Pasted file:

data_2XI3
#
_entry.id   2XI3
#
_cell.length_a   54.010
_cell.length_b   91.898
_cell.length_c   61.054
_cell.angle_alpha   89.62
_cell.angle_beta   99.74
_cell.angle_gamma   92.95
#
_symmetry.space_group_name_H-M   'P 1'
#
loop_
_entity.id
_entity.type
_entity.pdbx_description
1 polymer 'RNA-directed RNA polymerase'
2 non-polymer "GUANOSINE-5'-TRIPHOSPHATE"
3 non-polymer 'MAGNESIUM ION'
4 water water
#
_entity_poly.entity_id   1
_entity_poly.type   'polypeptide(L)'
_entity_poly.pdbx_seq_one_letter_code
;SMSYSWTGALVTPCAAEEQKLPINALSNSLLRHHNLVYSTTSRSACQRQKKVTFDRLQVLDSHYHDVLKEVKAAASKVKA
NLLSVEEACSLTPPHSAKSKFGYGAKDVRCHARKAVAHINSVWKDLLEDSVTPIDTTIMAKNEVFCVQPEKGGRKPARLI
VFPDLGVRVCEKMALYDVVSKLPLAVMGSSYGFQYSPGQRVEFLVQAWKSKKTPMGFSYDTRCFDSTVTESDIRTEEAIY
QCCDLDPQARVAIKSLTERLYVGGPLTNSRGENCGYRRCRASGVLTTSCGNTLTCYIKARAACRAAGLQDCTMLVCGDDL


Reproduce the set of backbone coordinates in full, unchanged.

data_2XI3
#
_entry.id   2XI3
#
_cell.length_a   54.010
_cell.length_b   91.898
_cell.length_c   61.054
_cell.angle_alpha   89.62
_cell.angle_beta   99.74
_cell.angle_gamma   92.95
#
_symmetry.space_group_name_H-M   'P 1'
#
loop_
_entity.id
_entity.type
_entity.pdbx_description
1 polymer 'RNA-directed RNA polymerase'
2 non-polymer "GUANOSINE-5'-TRIPHOSPHATE"
3 non-polymer 'MAGNESIUM ION'
4 water water
#
_entity_poly.entity_id   1
_entity_poly.type   'polypeptide(L)'
_entity_poly.pdbx_seq_one_letter_code
;SMSYSWTGALVTPCAAEEQKLPINALSNSLLRHHNLVYSTTSRSACQRQKKVTFDRLQVLDSHYHDVLKEVKAAASKVKA
NLLSVEEACSLTPPHSAKSKFGYGAKDVRCHARKAVAHINSVWKDLLEDSVTPIDTTIMAKNEVFCVQPEKGGRKPARLI
VFPDLGVRVCEKMALYDVVSKLPLAVMGSSYGFQYSPGQRVEFLVQAWKSKKTPMGFSYDTRCFDSTVTESDIRTEEAIY
QCCDLDPQARVAIKSLTERLYVGGPLTNSRGENCGYRRCRASGVLTTSCGNTLTCYIKARAACRAAGLQDCTMLVCGDDL